We are making pretty good time on the first few legs.  The second runner, Mike, says that he can probably run 7 minute miles on his leg, but the downhill is so severe, he runs a couple of 5:45 miles!  My first leg is run at about 5pm, and I run through several stop lights (I’m supposed to stop, but was never that clear on the rules).  I run 7.05 miles in 49:57 and make 8 roadkills – a roadkill is when you pass another team.  I actually made 9 roadkills, but was roadkilled myself.

After I finish running, we head over to Pastor Jim’s house for a snack and some shuteye.  I find it extremely difficult to run hard and then take a nap, so I don’t really sleep… just kind of sit down and close my eyes.  Our second van of runners is running while we nap.

After a few hours, we drive over to the transition area to await our second six runners.  It is pretty dark out.  Despite not knowing each other, the time in the van allows us to get in some good conversation.  The Leg 5 runner, David (also a substitute), is one day older than me exactly.  We have a lot in common (running-wise, though I think he is faster and shorter (isn’t everyone?)) and have a grand-old time.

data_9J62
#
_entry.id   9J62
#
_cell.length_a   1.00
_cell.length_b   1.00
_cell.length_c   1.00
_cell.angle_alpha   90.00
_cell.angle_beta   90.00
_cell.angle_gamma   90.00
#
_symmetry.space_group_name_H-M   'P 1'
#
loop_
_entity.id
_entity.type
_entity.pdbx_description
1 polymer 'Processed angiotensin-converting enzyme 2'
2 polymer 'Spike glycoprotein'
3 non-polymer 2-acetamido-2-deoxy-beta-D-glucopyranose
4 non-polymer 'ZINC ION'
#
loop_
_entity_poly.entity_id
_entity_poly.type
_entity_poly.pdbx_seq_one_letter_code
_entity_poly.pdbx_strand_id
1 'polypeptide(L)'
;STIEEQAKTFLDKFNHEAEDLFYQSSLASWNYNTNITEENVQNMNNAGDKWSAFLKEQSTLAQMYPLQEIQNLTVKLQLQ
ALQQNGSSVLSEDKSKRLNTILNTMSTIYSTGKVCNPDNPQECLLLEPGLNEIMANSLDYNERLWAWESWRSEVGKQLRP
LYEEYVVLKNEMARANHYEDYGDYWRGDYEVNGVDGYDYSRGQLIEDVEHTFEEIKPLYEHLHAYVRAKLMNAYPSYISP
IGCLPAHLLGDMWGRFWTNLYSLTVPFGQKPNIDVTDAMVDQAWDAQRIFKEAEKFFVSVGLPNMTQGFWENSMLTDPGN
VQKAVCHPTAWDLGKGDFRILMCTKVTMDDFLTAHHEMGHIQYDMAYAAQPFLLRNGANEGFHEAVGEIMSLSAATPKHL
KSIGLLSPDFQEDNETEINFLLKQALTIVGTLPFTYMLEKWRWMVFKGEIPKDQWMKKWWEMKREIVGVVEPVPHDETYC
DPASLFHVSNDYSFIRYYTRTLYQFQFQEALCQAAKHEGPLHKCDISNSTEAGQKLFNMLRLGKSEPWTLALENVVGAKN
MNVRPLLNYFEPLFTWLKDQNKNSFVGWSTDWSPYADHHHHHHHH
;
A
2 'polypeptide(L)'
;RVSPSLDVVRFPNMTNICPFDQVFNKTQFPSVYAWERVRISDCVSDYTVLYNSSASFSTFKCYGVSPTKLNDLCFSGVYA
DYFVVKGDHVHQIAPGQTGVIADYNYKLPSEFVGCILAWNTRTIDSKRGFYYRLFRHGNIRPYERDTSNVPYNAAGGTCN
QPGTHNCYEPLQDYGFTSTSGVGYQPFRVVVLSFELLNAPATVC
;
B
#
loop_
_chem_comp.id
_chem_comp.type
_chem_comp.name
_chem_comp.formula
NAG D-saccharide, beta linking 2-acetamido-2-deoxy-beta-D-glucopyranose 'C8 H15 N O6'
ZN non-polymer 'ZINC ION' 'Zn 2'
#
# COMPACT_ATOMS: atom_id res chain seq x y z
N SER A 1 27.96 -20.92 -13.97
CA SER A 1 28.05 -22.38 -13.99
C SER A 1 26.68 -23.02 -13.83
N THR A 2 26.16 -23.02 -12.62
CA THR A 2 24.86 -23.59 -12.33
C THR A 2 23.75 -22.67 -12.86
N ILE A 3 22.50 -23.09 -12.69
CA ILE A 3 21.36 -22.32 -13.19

My second leg begins around 1:30am, and is entirely on a country road, devoid of light AND traffic.  I almost miss the hand-off, because the volunteers want to keep me out of the transition zone (because they don’t think my runner is coming).  By the way, the baton is a “bracelet,” made of some metallic material covered in plastic or something.  It can either wrap around your wrist or stand straight.  To make the transition, you extend it to straight, and then “slap” it around the wrist of the person you hand off to (it doesn’t hurt), rather than handing it to them (easier than a baton pass).

For the dark sections of the course, runners are required to wear reflective safety vests and carry a flashlight.  I can hear other people around them, but I do not see their flashlights.  I don’t really understand this, because the road is uneven and has several potholes.  I wouldn’t want to run this without a flashlight (maybe they think they can see better with the moonlight).  I make 10 roadkills and am roadkilled twice.  (4.4 miles – 31:30)

As soon as I finish, it is nap time in the van.  Ugh.  I can’t sleep. I’m sweaty, hot and cold, there are car lights on, lots of noise.